A simple way to add a touch of class to your dinner party and impress your friends is to serve after-dinner digestif drinks. Here’s everything you need to know from how to drink them, types of French digestive drinks and when to serve them.
French Digestif Drinks, aka After Dinner Drinks Aren’t Just For Swanky Parties!
I’ve always associated alcoholic after-dinner digestif drinks, such as port or cognac with swanky or splashy affairs.
That’s not the case in France, and that’s one of the many things that amazes me about food and dining customs in France.
Although after-dinner digestif drinks are not an everyday thing for people across France; serving them after dinner is just as normal as serving coffee or dessert after a meal.
Digestif drinks are also more common at casual get-togethers than in other cultures where they might be considered too chichi, pretentious or highbrow.
I’ve even been offered French digestif drinks at children’s birthday parties in France where people were dressed in shorts, t-shirts, and kids were running around in the backyard.
What is a digestif drink?
A digestif drink or digestive drink is an after-dinner drink (usually alcoholic, but can be non-alcoholic) that’s served after a meal to aid digestion.
Whereas an aperitif drink is an alcoholic beverage served before dinner or with your meal to whet your appetite.
Aperitif drinks are lighter in alcohol content than a digestif and can be dryer and acidic as well as sweet, as are many French liqueurs such as crème de cassis.
Digestif drinks can be sweet, bitter or spicy and tend to have a higher alcohol percentage than an aperitif.
Many digestif drinks started out as medicinal liqueurs and elixirs:
Humans are the MacGyvers of food and alcohol. We can literally turn almost anything into alcohol and have been concocting, experimenting and turning plants and botanicals into elixirs and intoxicants for centuries. From wormwood and anise to thyme and herbs and fir trees.
France especially is a country known for its herbal, almost medicinal liqueurs such as Bénédictine and chartreuse. This belief that alcohol holds medicinal properties dates back to the Middle Ages when sugar and spiced drinks were considered a medicine that also aids digestion.
Do digestif drinks really help digestion?
These days, spiced, pine herbed and other botanical drinks are no longer considered medicinal. We also know now that alcohol does nothing to help digestion; however, the tradition continues.
For example, Le Vert Sapin (The green Fir tree) is a Fir tree-based liqueur made by distilling fir tree buds.
Invented over 100 years ago in 1902, Le Vert Sapin is produced in Pontarlier France, the world’s Absinthe capital, by a Frenchman, named Armand Guy.
The idea of making alcohol with fir buds was inspired by the fact that it was commonly used for medicinal purposes.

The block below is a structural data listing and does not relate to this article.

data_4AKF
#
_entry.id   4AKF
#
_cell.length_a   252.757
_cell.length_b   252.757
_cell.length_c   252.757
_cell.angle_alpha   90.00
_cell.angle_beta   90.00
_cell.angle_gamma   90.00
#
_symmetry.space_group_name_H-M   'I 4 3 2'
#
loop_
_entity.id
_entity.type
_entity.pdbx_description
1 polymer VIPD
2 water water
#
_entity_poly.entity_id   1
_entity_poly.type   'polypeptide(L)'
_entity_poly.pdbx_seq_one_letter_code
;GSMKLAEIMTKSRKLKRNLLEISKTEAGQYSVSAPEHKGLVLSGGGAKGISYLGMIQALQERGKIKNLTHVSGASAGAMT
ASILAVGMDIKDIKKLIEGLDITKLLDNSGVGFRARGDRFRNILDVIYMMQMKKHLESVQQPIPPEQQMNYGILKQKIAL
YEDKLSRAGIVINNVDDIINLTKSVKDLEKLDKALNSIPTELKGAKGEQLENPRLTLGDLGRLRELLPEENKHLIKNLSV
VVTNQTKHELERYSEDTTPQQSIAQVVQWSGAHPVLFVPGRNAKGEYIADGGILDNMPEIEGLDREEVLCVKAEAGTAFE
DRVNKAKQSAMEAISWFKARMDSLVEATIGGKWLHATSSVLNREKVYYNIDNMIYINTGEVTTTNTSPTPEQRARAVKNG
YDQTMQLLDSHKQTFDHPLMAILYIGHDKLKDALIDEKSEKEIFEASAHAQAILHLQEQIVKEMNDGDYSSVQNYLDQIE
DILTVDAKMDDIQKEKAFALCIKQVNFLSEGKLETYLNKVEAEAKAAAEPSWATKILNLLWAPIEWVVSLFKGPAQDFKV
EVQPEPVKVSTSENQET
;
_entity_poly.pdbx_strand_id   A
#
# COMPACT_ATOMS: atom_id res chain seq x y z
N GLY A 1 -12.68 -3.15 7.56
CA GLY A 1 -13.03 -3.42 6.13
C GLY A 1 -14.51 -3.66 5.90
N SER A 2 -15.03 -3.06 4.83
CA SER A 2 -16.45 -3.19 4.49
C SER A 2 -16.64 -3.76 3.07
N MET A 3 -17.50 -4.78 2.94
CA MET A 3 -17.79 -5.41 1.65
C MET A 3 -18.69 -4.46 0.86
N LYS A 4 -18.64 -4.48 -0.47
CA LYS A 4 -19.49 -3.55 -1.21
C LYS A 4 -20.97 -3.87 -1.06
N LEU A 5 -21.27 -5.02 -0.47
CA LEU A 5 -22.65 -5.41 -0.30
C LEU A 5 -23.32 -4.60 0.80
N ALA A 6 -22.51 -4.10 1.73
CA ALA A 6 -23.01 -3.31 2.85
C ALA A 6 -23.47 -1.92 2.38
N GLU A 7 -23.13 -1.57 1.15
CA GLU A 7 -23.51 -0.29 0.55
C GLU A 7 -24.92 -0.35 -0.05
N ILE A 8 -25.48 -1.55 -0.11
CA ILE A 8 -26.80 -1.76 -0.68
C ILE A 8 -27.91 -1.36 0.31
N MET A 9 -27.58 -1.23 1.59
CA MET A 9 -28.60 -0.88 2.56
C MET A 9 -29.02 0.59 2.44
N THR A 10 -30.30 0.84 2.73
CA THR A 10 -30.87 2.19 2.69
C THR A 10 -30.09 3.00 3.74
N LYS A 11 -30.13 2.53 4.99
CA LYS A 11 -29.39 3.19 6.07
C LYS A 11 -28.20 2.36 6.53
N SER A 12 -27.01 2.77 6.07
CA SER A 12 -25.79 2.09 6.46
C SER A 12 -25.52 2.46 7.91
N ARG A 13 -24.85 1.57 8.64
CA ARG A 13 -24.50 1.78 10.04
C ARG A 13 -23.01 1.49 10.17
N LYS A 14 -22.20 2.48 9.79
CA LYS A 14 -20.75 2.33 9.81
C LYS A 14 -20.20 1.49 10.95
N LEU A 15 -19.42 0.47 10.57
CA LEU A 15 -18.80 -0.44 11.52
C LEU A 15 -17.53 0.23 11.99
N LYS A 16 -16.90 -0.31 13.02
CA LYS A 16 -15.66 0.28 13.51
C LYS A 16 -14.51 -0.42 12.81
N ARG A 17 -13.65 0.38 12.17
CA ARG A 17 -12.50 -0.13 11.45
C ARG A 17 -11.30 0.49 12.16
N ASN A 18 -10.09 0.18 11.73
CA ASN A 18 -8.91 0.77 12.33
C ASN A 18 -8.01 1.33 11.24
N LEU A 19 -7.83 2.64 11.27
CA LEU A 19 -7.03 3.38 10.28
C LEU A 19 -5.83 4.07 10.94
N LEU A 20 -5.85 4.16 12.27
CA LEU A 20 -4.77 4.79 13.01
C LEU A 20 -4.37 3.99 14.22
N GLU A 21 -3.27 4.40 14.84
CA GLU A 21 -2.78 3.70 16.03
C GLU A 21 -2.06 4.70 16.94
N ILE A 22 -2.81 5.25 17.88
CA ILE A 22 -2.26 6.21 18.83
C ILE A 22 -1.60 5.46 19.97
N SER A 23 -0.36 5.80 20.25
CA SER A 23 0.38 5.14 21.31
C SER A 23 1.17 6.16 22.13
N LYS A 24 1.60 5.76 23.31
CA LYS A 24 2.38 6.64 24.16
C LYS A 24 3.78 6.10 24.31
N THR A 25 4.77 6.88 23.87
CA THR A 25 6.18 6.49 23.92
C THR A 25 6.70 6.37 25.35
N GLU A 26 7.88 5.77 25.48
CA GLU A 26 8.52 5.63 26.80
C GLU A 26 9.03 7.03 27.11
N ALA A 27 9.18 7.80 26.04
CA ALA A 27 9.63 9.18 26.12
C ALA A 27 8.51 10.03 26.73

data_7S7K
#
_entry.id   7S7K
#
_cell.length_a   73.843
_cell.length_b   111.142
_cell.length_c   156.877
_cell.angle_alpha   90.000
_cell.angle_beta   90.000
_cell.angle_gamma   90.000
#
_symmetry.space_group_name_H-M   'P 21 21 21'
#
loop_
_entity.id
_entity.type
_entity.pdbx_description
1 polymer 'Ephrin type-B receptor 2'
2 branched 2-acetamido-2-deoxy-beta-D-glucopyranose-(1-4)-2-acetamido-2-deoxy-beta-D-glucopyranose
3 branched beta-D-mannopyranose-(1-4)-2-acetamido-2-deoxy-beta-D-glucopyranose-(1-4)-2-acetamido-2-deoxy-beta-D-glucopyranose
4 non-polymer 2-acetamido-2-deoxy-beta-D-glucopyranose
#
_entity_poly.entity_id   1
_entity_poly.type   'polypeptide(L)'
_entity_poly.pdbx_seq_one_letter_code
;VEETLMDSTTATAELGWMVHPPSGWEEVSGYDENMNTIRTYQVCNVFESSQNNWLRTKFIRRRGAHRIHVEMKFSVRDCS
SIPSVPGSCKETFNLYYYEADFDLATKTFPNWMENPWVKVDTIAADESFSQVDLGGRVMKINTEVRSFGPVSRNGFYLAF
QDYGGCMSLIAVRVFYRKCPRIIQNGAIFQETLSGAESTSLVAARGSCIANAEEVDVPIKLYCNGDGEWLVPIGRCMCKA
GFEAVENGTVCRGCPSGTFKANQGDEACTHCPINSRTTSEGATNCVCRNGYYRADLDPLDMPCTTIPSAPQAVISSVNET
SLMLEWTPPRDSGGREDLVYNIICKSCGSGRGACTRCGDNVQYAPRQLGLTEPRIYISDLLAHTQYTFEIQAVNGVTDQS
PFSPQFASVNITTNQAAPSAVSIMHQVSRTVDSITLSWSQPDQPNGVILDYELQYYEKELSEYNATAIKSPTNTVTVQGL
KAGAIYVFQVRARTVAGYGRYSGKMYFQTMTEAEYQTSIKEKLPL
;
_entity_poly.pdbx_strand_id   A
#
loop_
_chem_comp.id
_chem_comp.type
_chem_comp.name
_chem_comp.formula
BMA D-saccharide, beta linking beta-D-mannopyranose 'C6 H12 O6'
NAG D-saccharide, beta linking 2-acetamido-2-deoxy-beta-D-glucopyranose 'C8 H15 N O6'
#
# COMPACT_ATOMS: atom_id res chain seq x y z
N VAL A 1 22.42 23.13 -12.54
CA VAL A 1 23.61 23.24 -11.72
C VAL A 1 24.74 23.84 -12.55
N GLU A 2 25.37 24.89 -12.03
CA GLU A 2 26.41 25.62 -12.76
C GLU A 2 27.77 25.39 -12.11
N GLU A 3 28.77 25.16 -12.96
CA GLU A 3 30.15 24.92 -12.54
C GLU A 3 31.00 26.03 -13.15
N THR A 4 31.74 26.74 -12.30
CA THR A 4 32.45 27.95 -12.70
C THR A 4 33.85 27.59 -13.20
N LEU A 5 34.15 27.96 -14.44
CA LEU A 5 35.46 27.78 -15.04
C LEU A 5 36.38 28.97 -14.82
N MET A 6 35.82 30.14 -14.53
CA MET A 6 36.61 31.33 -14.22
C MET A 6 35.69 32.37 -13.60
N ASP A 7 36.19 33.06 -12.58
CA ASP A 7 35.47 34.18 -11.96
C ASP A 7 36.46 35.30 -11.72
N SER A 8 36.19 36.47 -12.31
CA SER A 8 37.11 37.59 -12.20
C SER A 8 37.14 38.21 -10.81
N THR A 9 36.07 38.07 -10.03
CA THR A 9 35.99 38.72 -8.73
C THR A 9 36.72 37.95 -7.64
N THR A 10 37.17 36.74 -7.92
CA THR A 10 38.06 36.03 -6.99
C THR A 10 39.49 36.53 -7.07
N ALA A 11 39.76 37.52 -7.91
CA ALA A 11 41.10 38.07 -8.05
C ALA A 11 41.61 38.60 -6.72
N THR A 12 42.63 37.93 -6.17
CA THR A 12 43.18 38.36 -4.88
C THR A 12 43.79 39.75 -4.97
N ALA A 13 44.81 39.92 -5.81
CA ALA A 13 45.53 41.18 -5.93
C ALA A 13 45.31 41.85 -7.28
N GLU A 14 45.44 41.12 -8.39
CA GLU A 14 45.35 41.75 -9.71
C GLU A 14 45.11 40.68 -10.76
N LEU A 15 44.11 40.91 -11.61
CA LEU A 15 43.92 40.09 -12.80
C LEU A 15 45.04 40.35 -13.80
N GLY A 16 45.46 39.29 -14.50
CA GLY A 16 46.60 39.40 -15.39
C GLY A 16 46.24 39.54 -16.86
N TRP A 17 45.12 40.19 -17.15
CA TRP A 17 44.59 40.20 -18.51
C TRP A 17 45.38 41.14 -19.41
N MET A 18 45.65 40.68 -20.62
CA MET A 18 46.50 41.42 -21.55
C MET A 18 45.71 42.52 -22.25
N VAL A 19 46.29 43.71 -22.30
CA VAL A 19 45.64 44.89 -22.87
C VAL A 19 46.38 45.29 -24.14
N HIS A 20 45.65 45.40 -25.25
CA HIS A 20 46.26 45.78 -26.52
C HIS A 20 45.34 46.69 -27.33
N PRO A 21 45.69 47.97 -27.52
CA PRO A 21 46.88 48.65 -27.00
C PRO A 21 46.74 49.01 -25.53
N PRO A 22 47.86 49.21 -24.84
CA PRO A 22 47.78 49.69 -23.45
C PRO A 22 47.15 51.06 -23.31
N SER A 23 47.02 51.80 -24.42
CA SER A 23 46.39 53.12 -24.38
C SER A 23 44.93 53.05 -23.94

Fir trees are loaded with vitamin C. and even taste a little citrusy, but they also have other therapeutical properties, like a disinfectant, anti-inflammatory, diuretic… The buds also make an excellent tea, and you’ll find loads of recipes for fir tree tip tea like this one.
It’s one of many after-dinner digestif drinks with a botanical or herbal backbone originally created for medicinal purposes.
The main types of French digestif drink classifications:
In France when talking about alcoholic beverages, you’ll often see the term Eaux de vie which is a generic French term for distilled spirits, (water of life). It’s a term used in the cognac industry to describe alcoholic drinks transformed from wine into Brandy.
Here are the three main classifications for Digestif drinks.
White Spirits: (French- Eaux-de-vie de blanches)
Can contain cereals, fruits, plants, bark, flowers, seeds, herbs or spice-based.
Eaux de vie (Brandy’s)
There are two types of Eaux de vie (brown and grains).
Brown Spirits: (French – Eaux-de-vie brunes)
- Cognac: Name controlled-it must be made in the Cognac region of France (In Charentes north of Bordeaux). Cognac-like beverages produced elsewhere are called Brandy.
- Calvados: A Brandy From Normandy France made with apples or pears, instead of grapes. Name controlled: It can’t be called Calvados if it’s made outside of the Normandy region.
- Marc: Like Italy’s grappa, Marc is a brandy, made from grape pomace, distilled from the pulp, skin, seeds and other stuff left over after wine production.
Grain spirits: (French- Eaux-de-vie de grain)
Whiskey has been gaining traction in France, and there are now many whiskey producers in France that technically fall under the category of “Eaux-de-vie de grain.”
Liqueurs and creams: (French- Les liqueurs et crèmes)
Cordials and Liqueurs are the same, but in France, liqueur is the only term used. A liqueur is a distilled, heavily sweetened, un-aged alcohol with added flavourings.
- French liqueur-based ingredients are usually fruits, herbs, roots,
spices, or other extracts.
- French liqueur is not the same as Liquor- Liquor, which is any distilled beverage.
The list of interesting French digestif drinks starts here
Here are a few French digestifs and after-dinner drinks, sure to impress your guests.
If these are not available in your area, there are many local variations inspired by the French classics. Or you could stick with the familiar, Cognac and Armagnac.
Invented by a monk Don Bernardo Vincelli in the 1500s, this French liqueur is infused with 27 plants and
2) Grand Marnier:
A Blend of fine French cognac dried bitter orange peels, vanilla and
An orange-flavoured triple sec liqueur.
Black raspberry flavoured liqueur from the Loire Valley, made from both red and black raspberries, vanilla, citrus, honey and cognac.
5) Mandarine Napoleon Liqueur:
This orange liqueur was created for Napoleon Bonaparte around the 1800s. While the recipe is a secret, we know it’s a mixture of aged cognac, herbs,
French brandy is made from a blend of grapes produced in the region of the same name. Known as France’s for Brandy and is over 150 years old. I.e., produced outside of the Cognac region.
7) Liqueur de thym or farigoule:
A traditional digestif infused with thyme from the south of France. Also used to relieve sore throats and congested coughs.
8) Crème de menthe:
Literally, “mint cream” is a sweet mint after-dinner drink.
9) Crème de Cassis: